The unexpected arrival of a wee stunner

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Sometimes things just pop up out of nowhere! writes George Hogg (Hogg Estate Services).

Such was the case when two tiny birds suddenly landed on the seed-laden heads of some stinging nettles only a few feet in front of me.

Immediately and with great delight, I recognised them as Redpolls, a bird I come across all too rarely.

Another reason for my surprise was the habitat.

I am used to looking for redpolls atop alder and birch trees where they hang upside down on swaying twigs tips to pick at the seeds.

But here I was on a rough grass field only a stone's throw from the beach, with redpolls the last thing on my mind.

Usually my close encounters happen because I am moving slowly, keeping to cover, and dressed in natural shades.

This time I was standing out like a sore thumb against the sky on a high ridge.

This was not a time I would have expected the unexpected!

Easing up the camera I concentrated on the higher of the two, picking seeds from high on its chosen nettle stalk.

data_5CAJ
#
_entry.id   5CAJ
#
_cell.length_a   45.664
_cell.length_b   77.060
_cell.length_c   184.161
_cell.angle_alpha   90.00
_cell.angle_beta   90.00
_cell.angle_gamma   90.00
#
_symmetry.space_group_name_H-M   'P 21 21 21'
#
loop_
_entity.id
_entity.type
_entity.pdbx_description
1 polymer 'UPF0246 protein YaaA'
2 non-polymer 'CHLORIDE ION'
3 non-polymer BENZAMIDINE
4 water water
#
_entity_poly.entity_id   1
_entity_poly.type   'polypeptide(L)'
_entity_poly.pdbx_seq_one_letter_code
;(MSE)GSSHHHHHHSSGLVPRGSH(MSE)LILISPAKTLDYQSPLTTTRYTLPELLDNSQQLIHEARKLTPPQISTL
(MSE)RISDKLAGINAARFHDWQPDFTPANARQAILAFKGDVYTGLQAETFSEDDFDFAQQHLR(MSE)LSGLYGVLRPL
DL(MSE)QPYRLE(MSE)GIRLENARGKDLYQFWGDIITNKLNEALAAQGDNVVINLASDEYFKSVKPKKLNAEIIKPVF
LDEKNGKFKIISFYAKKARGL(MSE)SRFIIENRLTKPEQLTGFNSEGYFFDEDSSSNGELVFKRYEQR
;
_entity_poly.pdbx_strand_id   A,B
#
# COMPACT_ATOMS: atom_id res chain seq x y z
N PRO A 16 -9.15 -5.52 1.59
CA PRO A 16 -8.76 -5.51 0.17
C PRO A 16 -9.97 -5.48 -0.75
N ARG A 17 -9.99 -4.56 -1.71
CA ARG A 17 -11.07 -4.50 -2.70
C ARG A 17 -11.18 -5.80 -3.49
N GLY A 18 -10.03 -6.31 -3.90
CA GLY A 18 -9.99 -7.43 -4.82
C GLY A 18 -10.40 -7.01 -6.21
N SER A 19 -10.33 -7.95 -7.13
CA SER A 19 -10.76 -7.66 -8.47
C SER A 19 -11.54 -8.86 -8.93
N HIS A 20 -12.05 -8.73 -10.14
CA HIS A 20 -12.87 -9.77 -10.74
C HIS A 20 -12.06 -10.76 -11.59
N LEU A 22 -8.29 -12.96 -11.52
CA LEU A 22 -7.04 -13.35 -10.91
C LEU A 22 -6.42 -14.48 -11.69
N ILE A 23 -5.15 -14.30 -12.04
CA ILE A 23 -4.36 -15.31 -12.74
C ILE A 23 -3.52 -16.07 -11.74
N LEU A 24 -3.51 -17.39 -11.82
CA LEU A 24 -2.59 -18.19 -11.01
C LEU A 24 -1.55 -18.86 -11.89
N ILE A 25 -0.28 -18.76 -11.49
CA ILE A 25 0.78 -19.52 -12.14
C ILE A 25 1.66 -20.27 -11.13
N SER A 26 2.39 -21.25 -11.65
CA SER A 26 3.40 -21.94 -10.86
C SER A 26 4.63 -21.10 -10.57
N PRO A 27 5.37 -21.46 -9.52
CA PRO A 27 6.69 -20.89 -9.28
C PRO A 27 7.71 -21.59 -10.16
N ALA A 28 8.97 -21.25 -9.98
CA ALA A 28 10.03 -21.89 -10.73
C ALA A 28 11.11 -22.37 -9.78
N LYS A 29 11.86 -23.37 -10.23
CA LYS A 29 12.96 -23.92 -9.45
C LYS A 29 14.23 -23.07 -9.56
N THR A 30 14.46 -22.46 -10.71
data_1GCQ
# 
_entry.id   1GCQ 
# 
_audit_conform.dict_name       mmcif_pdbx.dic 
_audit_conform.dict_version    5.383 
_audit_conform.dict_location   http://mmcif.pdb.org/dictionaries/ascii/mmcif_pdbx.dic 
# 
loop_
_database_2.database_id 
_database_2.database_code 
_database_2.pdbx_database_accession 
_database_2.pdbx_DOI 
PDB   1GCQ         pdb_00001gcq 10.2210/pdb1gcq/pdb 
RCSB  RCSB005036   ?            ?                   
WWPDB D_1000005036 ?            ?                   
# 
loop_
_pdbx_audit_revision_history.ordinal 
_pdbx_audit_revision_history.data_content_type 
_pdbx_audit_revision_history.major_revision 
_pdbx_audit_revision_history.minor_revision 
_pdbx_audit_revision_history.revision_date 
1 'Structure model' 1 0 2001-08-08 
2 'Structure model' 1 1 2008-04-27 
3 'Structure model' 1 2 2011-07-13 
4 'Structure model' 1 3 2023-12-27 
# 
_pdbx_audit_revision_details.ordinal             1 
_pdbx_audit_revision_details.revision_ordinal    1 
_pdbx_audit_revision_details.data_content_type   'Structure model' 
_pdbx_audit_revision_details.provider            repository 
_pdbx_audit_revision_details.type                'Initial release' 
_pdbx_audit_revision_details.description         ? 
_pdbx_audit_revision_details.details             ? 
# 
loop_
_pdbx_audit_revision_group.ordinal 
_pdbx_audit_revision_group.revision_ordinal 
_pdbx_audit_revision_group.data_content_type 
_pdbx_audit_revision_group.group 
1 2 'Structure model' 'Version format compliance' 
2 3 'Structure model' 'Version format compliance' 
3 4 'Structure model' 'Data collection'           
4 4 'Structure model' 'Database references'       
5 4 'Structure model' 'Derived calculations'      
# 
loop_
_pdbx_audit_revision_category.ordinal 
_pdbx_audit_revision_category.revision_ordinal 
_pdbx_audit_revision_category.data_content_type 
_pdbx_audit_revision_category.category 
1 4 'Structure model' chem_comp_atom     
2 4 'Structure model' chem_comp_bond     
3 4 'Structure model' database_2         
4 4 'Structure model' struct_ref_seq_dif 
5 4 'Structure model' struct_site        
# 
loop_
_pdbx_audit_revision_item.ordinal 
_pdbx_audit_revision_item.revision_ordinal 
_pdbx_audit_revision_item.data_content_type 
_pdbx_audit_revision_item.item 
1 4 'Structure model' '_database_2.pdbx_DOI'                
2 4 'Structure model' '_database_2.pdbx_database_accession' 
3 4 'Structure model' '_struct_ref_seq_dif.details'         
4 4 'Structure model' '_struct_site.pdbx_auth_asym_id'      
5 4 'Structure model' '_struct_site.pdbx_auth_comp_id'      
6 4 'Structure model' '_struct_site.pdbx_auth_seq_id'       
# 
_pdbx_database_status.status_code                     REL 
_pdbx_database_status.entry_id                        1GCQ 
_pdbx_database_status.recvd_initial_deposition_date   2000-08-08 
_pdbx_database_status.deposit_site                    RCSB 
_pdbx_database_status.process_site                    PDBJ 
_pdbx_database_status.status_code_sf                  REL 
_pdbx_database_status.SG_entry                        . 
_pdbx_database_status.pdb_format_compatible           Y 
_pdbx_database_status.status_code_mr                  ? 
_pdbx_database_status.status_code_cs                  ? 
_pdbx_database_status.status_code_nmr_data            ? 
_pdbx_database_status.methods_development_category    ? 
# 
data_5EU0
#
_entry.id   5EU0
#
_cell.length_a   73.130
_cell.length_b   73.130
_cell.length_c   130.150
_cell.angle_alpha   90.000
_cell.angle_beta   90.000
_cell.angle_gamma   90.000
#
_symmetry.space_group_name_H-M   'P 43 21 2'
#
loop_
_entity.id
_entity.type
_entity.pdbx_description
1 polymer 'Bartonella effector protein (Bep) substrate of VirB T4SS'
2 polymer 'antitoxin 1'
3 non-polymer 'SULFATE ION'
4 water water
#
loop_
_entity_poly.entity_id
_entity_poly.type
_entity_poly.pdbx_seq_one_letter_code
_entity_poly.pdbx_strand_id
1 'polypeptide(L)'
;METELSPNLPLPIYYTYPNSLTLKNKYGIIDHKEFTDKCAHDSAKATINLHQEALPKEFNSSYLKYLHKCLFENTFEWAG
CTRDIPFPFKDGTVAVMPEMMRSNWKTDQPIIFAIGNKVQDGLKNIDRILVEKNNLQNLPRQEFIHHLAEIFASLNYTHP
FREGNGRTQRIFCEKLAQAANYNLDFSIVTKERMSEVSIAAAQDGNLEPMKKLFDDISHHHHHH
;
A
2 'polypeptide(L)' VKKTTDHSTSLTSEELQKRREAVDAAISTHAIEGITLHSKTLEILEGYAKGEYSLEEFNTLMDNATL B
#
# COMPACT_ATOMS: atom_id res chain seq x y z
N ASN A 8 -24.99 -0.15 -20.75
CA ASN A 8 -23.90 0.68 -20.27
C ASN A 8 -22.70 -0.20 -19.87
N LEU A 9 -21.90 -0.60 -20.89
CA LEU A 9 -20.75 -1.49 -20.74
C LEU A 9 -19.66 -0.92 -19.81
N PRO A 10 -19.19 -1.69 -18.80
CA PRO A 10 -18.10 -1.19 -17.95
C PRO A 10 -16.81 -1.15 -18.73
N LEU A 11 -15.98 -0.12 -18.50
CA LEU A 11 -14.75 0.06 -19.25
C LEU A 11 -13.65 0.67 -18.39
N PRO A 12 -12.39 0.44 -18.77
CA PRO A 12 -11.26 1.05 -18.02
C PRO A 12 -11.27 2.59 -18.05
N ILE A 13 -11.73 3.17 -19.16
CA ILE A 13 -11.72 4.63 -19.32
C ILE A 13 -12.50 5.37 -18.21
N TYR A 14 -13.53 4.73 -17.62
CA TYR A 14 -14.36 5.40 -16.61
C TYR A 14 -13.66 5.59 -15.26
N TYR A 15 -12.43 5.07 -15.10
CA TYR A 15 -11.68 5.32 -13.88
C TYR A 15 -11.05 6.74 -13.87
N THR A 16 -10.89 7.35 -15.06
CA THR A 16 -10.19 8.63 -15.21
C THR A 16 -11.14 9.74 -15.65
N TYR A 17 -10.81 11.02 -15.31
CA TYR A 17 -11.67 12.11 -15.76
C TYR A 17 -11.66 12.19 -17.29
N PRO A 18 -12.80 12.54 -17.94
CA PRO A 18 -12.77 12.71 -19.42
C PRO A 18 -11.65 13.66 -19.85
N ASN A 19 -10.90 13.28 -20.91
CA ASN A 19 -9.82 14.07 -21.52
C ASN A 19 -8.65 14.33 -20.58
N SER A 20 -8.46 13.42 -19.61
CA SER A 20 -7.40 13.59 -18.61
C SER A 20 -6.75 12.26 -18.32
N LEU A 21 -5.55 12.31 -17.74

As you can see, it was a stunner of a wee bird, complete with rose tinted breast and the bright red forehead which gives the bird its name.

In recent years ornithological argument has seen the redpoll split into several named species, races and subspecies, which regularly change as the argument goes on.

These ones were, according to current classification, Mealy Redpolls, which are a bit paler than Common Redpolls and likely to have come from north west Europe or Scandinavia.

We had just had a prolonged period of easterlies, which had caused a 'fall' of migrants on the east coast.

Quite probably my two Redpolls were part of that influx. How lucky I was to have come along just then.